We Can’t Let Cancer Be a Death Sentence in Poorer Countries

The disease takes its biggest toll in low- and middle-income countries. That’s where 60 percent of cancer deaths happen.

Shari Roan is an award-winning health writer based in Southern California.

In this, the final article in our month-long series on the disparities and inequities of cancer, we look beyond the U.S. at the huge impact the disease has around the world, and particularly among the poor.

Even when you've got the best doctors and the best treatments, having cancer is, to put it mildly, simply horrible. Imagine, then, what it's like for people in the poorest parts of the world. The disease takes its biggest toll in low- and middle-income countries—in fact, that's where 60 percent of cancer deaths occur. What's worse, cancer rates in poorer countries are rising and there are fewer resources to prevent the disease and less effective healthcare to treat it.

Now, however, an international effort is shaping up to address this major, developing health problem. In the past, international organizations such as the United Nations (UN) and World Health Organization have focused largely on infectious diseases, such as HIV, polio, or malaria, in developing countries. But a 2011 UN meeting changed that, says Dr. Benjamin Anderson, a professor of surgery and global health at the University of Washington. The meeting was held to recognize how much non-communicable diseases (like cancer) are taking a toll on developing nations.

"That created a political interest," Anderson told TakePart. "If you asked 10 years ago, is cancer really a problem in low- and middle-income countries, many would say no. The fact is that not only is it a rising problem, it's becoming a dominant problem."

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Here are some sobering statistics:

•   The majority of breast cancers now occur in developing countries. New breast cancer cases are occurring at three times the rate in developing countries compared to the United States.

•   A study published this month in the journal Lancet Oncology found that 94 percent of child cancer deaths occur in low-income countries and that the proportion continues to rise.

•   In less-developed regions of the world, the number of cancer cases in individuals 65 and younger will increase by 3.3 million cases per year by 2020 and by 3.9 million cases in patients 65 or over, according to the International Agency for Research on Cancer.

•   Of the 5.4 million people who die each year from tobacco-related diseases (like lung cancer), 70 percent are from developing nations, according to the International Network for Cancer Research and Treatment.

"There is a huge shift in realizing that we have this problem that absolutely must be addressed," says Anderson of the Seattle Cancer Care Alliance. "We have this choice of, do we address this now or wait until it's more catastrophic?"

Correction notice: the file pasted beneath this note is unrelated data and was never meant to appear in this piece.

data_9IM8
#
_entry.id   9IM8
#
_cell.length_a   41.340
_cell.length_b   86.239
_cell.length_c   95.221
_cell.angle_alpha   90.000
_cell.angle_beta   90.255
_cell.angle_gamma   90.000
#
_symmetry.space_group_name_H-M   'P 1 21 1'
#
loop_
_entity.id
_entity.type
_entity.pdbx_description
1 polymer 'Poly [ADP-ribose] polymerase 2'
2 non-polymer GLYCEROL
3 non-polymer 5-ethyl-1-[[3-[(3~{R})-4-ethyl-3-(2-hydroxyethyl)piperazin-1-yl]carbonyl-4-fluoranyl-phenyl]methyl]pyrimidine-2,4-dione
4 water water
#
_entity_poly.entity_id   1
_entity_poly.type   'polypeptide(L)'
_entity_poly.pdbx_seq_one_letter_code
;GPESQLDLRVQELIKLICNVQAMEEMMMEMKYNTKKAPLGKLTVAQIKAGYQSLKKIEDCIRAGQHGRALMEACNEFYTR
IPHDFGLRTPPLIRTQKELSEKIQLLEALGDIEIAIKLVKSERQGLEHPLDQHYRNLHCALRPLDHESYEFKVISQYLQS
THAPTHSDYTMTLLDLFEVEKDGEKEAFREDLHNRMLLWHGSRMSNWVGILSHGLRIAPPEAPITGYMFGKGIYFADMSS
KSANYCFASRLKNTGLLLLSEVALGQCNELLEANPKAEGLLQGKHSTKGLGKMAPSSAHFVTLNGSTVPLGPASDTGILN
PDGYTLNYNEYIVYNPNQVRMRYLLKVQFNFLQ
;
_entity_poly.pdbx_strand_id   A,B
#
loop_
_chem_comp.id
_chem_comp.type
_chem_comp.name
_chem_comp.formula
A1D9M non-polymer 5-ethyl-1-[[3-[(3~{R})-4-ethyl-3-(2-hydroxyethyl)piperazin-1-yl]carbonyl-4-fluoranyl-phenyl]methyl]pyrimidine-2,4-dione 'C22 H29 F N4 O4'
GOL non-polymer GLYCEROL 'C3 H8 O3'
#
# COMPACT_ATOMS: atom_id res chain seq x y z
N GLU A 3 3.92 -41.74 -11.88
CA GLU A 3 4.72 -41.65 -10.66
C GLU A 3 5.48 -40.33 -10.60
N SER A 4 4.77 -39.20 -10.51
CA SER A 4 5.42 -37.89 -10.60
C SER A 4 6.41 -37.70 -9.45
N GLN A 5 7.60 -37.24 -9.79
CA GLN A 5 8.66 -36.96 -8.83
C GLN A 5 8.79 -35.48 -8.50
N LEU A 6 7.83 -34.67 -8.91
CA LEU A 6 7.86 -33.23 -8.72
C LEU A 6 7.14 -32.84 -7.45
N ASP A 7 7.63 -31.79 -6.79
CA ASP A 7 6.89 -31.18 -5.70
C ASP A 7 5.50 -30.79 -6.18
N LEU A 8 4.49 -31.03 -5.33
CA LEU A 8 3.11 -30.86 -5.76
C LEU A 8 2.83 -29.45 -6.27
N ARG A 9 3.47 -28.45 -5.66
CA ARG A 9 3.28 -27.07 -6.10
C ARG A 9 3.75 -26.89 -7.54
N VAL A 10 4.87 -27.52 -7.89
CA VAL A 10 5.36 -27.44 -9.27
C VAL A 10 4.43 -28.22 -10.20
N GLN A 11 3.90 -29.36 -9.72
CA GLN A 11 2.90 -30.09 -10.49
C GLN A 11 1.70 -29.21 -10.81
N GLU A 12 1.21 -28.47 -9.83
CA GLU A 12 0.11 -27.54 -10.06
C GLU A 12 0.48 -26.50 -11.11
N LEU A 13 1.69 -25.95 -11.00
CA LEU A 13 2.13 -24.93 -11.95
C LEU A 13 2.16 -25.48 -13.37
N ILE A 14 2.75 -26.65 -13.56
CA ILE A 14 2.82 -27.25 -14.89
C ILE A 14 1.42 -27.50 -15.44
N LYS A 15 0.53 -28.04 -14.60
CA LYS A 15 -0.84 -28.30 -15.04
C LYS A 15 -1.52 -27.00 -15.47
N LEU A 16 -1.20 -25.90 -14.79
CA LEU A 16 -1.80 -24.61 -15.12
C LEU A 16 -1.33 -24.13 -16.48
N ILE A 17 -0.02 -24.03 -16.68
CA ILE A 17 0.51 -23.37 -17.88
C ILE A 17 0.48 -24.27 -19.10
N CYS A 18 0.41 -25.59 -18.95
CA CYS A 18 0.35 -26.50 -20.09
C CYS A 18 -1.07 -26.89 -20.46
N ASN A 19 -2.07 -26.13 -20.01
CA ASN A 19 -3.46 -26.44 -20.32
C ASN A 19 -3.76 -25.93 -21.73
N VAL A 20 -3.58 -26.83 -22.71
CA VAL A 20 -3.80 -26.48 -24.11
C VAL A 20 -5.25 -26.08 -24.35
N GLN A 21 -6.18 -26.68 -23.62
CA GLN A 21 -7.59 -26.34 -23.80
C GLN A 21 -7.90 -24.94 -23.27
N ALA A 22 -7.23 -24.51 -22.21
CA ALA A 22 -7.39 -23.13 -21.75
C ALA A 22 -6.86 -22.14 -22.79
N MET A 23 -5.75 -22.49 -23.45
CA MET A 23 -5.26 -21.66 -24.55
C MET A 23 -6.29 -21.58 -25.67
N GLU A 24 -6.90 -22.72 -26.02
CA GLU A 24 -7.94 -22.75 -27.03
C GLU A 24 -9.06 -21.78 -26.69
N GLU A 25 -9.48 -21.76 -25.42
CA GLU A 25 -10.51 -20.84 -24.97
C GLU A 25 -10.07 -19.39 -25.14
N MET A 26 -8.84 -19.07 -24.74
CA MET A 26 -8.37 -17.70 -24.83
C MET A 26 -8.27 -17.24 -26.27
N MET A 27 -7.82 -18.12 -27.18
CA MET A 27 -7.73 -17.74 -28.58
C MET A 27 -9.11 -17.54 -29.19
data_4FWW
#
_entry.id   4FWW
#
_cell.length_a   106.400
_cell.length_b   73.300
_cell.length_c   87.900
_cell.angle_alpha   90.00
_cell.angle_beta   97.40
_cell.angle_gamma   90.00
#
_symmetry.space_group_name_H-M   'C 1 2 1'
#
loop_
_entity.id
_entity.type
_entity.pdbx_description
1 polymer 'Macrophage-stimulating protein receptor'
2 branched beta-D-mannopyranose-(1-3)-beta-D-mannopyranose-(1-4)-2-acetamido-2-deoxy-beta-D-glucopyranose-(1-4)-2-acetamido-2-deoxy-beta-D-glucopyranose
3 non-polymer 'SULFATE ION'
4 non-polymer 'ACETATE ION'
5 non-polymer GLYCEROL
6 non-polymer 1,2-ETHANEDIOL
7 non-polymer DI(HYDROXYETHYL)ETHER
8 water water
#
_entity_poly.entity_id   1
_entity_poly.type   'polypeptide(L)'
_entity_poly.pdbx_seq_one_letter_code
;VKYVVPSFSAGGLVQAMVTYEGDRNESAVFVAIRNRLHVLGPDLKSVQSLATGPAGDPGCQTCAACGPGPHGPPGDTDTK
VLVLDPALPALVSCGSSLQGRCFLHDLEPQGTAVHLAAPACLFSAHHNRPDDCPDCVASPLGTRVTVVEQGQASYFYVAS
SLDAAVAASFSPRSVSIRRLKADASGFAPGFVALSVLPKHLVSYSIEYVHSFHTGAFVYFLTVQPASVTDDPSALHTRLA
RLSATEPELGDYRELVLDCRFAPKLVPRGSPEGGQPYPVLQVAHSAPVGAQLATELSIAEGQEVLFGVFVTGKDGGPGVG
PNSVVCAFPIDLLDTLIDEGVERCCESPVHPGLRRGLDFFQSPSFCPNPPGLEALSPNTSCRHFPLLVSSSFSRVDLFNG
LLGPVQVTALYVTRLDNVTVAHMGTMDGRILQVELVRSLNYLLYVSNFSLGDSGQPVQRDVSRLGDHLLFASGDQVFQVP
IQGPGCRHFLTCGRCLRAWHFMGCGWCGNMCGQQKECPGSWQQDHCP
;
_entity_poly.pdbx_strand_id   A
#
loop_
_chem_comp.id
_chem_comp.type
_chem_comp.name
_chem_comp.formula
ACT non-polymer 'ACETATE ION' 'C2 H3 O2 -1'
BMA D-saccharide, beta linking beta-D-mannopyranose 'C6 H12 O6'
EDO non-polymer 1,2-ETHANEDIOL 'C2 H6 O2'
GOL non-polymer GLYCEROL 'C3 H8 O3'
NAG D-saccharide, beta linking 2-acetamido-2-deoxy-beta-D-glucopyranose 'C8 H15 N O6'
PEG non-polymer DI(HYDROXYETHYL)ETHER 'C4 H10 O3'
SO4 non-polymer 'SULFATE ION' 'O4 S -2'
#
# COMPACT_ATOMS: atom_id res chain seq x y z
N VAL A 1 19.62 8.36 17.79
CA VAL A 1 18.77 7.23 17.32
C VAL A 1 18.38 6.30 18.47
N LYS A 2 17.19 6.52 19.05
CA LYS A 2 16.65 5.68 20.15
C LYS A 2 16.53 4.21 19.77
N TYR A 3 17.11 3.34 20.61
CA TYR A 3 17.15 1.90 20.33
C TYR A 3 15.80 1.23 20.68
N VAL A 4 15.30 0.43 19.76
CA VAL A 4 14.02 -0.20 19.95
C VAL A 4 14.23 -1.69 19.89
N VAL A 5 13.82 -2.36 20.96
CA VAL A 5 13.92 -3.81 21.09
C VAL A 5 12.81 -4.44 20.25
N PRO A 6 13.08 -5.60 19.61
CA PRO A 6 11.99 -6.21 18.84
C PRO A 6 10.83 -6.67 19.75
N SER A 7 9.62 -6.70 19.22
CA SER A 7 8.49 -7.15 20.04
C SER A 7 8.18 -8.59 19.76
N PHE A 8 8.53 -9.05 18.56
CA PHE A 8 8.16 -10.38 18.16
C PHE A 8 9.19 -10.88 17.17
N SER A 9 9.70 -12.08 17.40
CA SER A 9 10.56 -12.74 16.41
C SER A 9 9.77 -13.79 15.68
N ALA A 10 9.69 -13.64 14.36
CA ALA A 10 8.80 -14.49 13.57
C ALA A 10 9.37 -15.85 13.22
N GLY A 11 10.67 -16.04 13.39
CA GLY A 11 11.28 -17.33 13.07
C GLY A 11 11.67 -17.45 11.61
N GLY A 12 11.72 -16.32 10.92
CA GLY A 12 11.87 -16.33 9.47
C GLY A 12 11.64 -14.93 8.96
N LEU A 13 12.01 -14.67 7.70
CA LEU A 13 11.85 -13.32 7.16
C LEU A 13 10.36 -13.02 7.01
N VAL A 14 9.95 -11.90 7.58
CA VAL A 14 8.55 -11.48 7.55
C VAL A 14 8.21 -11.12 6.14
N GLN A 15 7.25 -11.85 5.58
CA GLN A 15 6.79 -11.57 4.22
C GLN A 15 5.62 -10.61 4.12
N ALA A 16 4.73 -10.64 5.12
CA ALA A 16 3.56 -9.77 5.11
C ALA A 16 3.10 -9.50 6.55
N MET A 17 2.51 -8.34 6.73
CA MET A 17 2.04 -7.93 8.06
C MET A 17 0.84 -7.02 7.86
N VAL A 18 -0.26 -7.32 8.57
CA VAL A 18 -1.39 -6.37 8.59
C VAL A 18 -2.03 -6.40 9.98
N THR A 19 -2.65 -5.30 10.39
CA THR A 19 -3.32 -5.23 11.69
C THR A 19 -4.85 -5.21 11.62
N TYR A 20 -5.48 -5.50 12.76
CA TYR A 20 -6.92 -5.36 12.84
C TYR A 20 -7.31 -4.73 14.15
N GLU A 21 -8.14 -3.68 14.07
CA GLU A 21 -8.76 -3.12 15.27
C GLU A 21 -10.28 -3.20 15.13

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Why are cancer rates rising so fast in other parts of the world? That has to do with increasing life expectancy, Anderson says. "There are demographic changes that are bringing this to fruition," he says. "Because we're doing better with infectious disease, people are living longer. That is when cancer becomes more common."

But many risk factors for cancer are higher in developing nations—such as higher rates of smoking in some countries. About a billion of the world's estimated 1.4 billion smokers live in developing countries.

Komen's Global Movement

As nations develop, people may move away from traditional native diets and adopt a Western diet that's higher in fat, sugar, and foods from animals. Trade subsidies, such as corn subsidies, have introduced more cheap but unhealthy foods into those countries, experts say. The result: more diet-related diseases, such as obesity, diabetes, heart disease, and cancer.

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Substandard living conditions can also increase the cancer risk. Polluted air and water have been linked to some types of cancers. People in developing countries are also plagued by cancers caused by infections. About 25 percent of tumors are linked to infectious agents, according to the International Agency for Research on Cancer. "Liver cancer rates are higher in Africa. That is because of the hepatitis virus that causes cirrhosis," Anderson says. "Infectious causes of cancer are very important in these regions."

Human papillomavirus (HPV), which is a sexually transmitted disease, is now recognized as the primary cause of cervical cancer. About 85 percent of 300,000 deaths from cervical cancer per year occur in low- and middle-income countries, according to the Institutes of Medicine. Both HPV and hepatitis B infections can be prevented with vaccines. However, vaccine coverage is very low to nonexistent in many developing nations.

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Organizations such as UNICEF are trying to address this disparity with expanding vaccination programs. But other cancers cannot be prevented as easily, Anderson says. "Breast cancer does not have that single, underlying cause," he says. "That's why, while prevention is ideal, cancer strategies still require early detection, diagnosis, and treatment."

With a lot of help from international health organizations, some developing countries are, for the first time, creating their own national strategies to address rising cancer rates.

"Often, healthcare ministers are not physicians or not even medically trained," he says. "They are often politicians who have a limited knowledge-base about these areas. Providing this information through the UN or the Susan G. Komen Foundation or other organizations is very important."

What do you think might be the best ways to improve cancer prevention, detection, or treatment in developing countries? 

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